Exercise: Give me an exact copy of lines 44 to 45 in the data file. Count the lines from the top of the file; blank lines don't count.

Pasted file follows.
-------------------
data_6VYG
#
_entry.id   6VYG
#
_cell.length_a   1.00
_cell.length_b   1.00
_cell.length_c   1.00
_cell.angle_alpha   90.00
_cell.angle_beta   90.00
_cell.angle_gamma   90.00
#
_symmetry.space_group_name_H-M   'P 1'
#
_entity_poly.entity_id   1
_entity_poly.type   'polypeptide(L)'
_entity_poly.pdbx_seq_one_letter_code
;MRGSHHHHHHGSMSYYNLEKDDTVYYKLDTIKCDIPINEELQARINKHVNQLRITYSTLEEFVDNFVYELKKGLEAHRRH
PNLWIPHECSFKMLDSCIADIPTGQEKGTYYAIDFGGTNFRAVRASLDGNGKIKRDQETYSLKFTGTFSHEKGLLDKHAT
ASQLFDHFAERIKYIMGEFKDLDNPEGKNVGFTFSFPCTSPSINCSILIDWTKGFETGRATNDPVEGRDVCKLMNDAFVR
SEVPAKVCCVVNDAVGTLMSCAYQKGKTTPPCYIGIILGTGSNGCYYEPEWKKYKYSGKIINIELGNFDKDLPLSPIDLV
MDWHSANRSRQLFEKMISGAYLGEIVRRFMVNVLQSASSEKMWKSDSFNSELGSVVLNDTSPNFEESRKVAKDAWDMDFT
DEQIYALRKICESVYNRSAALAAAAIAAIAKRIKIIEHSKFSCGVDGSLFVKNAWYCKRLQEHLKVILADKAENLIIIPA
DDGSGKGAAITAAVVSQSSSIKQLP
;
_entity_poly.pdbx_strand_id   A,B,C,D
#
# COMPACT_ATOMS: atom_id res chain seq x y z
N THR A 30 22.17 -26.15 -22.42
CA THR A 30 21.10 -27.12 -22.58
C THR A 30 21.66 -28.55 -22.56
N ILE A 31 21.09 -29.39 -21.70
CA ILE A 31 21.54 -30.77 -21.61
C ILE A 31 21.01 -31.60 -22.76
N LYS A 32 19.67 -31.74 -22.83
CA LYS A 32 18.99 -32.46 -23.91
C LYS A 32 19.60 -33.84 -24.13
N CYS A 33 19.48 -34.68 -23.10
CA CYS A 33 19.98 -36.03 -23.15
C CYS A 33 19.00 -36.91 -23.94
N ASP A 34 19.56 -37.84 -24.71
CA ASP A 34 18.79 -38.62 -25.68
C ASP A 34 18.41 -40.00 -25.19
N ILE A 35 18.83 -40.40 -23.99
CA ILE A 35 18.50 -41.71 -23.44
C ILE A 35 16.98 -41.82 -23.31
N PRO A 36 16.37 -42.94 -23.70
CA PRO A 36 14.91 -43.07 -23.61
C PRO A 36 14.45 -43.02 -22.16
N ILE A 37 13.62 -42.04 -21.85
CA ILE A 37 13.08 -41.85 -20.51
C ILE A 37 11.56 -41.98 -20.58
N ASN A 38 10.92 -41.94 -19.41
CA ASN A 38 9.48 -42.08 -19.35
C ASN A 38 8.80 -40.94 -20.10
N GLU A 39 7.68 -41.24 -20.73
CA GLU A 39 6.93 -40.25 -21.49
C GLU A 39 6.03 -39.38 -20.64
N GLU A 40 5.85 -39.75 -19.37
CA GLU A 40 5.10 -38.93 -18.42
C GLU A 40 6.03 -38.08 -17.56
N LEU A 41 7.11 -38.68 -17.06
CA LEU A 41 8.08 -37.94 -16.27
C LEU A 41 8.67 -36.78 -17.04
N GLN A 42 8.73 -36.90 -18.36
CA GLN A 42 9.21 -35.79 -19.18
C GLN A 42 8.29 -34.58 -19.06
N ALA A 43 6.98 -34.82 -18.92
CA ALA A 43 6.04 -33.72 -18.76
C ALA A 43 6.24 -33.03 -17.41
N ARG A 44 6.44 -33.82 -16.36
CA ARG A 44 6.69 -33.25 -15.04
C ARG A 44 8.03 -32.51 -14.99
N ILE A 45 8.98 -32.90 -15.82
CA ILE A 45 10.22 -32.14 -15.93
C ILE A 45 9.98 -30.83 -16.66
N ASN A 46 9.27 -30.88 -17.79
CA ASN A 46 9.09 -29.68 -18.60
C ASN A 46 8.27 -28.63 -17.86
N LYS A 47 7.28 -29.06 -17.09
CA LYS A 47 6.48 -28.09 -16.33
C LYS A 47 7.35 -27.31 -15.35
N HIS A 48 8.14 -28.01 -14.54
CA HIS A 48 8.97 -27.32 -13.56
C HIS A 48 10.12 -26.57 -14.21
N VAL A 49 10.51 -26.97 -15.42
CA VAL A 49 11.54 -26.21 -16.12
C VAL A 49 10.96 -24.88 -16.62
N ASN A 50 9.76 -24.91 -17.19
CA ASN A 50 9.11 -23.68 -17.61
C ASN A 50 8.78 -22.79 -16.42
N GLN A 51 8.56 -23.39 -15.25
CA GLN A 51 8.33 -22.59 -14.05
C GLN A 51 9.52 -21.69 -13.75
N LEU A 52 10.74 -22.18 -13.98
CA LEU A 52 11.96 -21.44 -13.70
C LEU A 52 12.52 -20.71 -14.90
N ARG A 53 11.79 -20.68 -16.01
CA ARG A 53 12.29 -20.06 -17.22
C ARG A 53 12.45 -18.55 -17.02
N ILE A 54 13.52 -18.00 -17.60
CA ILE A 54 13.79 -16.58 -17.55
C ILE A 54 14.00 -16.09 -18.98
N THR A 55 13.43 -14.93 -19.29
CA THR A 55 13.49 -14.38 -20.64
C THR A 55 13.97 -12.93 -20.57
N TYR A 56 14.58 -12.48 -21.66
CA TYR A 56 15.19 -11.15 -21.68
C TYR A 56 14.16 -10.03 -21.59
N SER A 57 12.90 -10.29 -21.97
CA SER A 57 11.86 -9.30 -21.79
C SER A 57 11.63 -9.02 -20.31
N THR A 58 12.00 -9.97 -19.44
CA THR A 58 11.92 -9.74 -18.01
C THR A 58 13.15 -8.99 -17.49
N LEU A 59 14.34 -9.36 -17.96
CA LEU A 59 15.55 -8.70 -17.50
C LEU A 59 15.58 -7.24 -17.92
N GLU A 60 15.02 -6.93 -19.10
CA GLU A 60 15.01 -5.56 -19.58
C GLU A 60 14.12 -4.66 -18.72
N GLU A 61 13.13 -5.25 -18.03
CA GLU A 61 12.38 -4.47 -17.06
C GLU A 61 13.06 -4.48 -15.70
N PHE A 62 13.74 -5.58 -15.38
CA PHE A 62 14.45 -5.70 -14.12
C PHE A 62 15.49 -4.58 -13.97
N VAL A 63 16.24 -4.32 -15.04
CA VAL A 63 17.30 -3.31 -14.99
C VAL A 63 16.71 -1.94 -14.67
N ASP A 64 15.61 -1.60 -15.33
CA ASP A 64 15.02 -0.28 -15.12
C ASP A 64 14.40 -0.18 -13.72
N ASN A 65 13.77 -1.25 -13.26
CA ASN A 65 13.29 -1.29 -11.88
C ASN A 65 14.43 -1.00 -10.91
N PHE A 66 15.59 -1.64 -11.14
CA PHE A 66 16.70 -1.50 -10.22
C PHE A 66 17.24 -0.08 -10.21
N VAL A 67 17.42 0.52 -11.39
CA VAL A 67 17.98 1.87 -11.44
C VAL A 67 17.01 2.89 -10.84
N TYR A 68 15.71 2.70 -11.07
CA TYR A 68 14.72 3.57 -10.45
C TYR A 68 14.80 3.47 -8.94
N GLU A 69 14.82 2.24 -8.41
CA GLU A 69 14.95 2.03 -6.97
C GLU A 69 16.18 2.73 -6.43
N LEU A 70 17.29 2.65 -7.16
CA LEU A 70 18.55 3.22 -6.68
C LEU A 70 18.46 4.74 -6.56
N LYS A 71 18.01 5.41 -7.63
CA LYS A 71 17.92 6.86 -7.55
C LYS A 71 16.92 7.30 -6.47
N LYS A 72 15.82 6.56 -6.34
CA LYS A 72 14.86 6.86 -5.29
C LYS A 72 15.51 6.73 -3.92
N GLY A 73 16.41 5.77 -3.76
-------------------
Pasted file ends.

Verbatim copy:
CA ILE A 35 18.50 -41.71 -23.44
C ILE A 35 16.98 -41.82 -23.31